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Thursday, 28 November 2019 00:00

 

Monday, 25 November 2019 00:00

The medical term that is known as osteoarthritis may cause bone spurs at the bottom of the big toe, which may lead to the development of a bunion. If you have this type of arthritis, relief may be found when larger size shoes are worn. This may prevent additional pressure from being exerted on the bunion. A common type of arthritis that is referred to as rheumatoid arthritis typically causes inflammation on the ball of the foot. Calluses may develop as a result of the bones pushing against the skin on that part of the foot. An additional form of arthritis, which is known as gout, can affect the big toe, and may come from eating foods that are high in purine levels. Gout attacks may be prevented when healthy eating habits are implemented into the daily routine. If you have arthritis in your feet, it is strongly suggested that you consult with a podiatrist who can help you to manage this condition.

Arthritis can be a difficult condition to live with. If you are seeking treatment, contact one of our podiatrists from Advanced Care Podiatry. Our doctors can provide the care you need to keep you pain-free and on your feet.

Arthritic Foot Care  

Arthritis is a term that is commonly used to describe joint pain.  The condition itself can occur to anyone of any age, race, or gender, and there are over 100 types of it.  Nevertheless, arthritis is more commonly found in women compared to men, and it is also more prevalent in those who are overweight. The causes of arthritis vary depending on which type of arthritis you have. Osteoarthritis for example, is often caused by injury, while rheumatoid arthritis is caused by a misdirected immune system.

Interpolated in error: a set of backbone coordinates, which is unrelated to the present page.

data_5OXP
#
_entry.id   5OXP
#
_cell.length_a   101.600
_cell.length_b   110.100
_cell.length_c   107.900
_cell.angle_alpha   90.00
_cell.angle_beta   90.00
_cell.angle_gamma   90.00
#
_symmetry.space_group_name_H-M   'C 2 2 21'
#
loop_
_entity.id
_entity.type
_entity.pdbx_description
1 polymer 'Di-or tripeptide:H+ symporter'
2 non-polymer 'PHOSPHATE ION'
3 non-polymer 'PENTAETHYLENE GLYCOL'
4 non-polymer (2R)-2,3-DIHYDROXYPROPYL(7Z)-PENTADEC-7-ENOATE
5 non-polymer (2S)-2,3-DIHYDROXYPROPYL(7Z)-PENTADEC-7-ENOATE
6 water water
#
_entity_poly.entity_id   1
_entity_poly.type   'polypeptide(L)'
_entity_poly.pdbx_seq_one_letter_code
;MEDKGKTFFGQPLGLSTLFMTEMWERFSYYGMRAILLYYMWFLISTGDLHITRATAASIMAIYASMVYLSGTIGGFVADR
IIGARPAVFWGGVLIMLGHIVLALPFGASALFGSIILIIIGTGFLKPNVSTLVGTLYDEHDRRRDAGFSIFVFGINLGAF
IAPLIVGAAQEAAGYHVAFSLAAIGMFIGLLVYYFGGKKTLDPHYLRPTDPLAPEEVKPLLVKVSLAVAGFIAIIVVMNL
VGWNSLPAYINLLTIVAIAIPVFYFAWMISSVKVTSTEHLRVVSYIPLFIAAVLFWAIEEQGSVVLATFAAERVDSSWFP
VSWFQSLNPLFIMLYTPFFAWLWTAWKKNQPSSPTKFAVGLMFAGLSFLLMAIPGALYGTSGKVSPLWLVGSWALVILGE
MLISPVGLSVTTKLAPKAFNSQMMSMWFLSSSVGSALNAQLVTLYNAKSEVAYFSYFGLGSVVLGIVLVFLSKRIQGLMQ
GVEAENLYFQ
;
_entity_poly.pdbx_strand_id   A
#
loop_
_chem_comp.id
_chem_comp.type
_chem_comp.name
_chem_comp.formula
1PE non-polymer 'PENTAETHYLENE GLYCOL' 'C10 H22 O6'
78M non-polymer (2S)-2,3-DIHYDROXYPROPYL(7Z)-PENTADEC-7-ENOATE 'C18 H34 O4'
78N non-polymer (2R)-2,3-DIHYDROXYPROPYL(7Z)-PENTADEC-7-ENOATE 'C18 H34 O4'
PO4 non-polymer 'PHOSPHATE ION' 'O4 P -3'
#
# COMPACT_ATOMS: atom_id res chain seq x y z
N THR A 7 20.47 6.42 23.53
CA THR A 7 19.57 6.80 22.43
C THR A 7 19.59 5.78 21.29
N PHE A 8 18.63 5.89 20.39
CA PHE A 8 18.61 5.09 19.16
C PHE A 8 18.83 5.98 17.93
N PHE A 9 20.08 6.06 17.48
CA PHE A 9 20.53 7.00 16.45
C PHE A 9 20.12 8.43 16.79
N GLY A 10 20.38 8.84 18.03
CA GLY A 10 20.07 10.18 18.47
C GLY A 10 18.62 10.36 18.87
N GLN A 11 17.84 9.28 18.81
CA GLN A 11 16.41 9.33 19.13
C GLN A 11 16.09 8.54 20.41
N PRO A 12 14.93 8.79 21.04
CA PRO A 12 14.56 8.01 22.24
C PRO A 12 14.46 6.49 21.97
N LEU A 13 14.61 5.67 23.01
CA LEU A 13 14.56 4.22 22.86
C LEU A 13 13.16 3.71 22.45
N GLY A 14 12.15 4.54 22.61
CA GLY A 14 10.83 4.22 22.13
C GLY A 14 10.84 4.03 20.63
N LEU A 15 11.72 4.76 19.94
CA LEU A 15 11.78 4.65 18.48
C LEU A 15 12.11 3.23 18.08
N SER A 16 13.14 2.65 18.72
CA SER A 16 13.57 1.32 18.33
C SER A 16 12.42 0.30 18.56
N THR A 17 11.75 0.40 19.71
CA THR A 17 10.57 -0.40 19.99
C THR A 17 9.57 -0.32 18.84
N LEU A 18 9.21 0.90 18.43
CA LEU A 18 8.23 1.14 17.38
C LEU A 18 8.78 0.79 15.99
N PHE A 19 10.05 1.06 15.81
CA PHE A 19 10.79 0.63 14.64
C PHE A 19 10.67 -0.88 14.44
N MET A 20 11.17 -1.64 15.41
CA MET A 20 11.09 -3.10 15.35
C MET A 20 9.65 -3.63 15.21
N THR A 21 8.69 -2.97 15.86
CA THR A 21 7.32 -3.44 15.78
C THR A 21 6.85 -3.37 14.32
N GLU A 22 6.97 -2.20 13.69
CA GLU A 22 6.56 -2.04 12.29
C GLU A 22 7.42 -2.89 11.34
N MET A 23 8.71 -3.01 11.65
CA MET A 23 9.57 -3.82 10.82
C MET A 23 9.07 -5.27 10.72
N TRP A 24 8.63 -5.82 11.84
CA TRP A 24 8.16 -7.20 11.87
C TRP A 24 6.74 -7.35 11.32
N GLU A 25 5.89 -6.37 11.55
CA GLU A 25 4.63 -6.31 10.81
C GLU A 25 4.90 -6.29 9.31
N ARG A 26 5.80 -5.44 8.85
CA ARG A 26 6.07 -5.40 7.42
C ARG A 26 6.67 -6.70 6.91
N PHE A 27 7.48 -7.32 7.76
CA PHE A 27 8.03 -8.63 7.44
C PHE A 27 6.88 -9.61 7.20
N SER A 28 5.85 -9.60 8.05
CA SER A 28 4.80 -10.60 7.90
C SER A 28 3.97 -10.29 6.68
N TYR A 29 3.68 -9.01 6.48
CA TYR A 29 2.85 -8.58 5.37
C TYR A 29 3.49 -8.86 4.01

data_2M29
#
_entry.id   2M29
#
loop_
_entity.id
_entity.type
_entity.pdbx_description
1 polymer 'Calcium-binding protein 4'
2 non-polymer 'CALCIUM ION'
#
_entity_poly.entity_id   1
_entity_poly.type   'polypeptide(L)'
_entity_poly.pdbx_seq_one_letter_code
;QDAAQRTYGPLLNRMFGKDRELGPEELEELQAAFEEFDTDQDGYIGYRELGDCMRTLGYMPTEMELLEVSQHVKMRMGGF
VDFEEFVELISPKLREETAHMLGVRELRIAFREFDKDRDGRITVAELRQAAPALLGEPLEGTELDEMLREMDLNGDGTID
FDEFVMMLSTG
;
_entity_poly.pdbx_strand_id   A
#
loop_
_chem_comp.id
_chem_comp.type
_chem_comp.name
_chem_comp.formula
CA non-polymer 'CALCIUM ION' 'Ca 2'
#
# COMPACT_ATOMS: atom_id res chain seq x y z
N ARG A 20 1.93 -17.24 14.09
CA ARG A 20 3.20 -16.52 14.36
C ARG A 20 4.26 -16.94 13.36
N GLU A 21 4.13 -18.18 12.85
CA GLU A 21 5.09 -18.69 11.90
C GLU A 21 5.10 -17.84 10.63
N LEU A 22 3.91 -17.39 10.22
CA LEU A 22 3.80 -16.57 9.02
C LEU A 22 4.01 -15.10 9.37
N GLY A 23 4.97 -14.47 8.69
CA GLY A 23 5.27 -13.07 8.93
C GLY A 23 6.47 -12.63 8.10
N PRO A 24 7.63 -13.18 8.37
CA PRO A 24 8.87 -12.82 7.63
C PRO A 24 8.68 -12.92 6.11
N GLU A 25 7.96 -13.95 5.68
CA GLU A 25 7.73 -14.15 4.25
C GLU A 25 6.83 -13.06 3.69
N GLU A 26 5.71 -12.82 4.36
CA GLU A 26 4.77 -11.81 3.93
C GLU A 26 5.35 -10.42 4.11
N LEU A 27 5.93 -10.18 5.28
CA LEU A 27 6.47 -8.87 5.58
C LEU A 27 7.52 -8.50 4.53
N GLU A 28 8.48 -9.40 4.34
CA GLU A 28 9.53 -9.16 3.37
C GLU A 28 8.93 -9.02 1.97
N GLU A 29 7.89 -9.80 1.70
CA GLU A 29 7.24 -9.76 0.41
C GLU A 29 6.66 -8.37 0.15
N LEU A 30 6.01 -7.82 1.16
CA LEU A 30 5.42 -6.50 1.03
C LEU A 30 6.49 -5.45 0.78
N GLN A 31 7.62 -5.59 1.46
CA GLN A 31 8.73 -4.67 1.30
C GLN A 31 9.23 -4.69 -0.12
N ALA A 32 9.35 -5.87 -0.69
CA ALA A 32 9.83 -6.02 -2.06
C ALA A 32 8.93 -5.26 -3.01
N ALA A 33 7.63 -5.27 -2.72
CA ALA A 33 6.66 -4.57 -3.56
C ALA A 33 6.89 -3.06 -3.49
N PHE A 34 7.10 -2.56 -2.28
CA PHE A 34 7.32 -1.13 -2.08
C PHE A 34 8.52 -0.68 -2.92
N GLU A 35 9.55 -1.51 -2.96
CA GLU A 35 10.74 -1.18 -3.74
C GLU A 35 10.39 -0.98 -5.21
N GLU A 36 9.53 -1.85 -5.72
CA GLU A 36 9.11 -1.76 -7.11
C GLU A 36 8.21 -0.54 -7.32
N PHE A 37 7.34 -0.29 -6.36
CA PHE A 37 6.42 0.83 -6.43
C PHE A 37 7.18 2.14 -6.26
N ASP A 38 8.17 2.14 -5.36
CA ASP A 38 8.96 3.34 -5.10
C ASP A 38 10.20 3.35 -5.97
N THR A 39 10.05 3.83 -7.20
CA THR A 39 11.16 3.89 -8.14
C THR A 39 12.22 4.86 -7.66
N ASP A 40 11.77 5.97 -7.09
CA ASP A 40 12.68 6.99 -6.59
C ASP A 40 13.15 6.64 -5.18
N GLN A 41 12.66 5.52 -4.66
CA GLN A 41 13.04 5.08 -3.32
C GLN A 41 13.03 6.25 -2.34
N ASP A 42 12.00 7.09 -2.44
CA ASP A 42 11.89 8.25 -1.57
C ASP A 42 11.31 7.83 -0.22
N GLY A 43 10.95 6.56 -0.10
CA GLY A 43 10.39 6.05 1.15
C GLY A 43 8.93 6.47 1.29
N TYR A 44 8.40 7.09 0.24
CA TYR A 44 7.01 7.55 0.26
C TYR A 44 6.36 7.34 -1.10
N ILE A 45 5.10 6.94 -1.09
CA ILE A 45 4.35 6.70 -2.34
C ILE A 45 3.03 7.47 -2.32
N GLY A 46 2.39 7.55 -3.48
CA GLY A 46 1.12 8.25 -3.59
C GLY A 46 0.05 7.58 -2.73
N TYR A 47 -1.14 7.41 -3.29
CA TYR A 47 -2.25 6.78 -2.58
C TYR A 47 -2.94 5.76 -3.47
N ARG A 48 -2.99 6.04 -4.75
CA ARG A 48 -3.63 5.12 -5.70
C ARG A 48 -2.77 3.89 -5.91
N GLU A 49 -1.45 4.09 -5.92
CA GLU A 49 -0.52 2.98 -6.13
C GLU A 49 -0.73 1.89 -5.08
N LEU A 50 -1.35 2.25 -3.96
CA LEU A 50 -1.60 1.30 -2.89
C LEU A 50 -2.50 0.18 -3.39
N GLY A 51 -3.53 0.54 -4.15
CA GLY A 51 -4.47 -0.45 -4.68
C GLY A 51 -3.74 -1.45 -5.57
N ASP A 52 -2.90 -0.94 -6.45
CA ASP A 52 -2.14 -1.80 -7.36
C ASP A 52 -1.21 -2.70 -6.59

Symptoms

  • Swelling
  • Pain
  • Stiffness
  • Decreased Range of Motion

Arthritic symptoms range in severity, and they may come and go. Some symptoms stay the same for several years but could potentially get worse with time. Severe cases of arthritis can prevent its sufferers from performing daily activities and make walking difficult.

Risk Factors

  • Occupation – Occupations requiring repetitive knee movements have been linked to osteoarthritis
  • Obesity – Excess weight can contribute to osteoarthritis development
  • Infection – Microbial agents can infect the joints and trigger arthritis
  • Joint Injuries – Damage to joints may lead to osteoarthritis
  • Age – Risk increases with age
  • Gender –Most types are more common in women
  • Genetics – Arthritis can be hereditary

If you suspect your arthritis is affecting your feet, it is crucial that you see a podiatrist immediately. Your doctor will be able to address your specific case and help you decide which treatment method is best for you.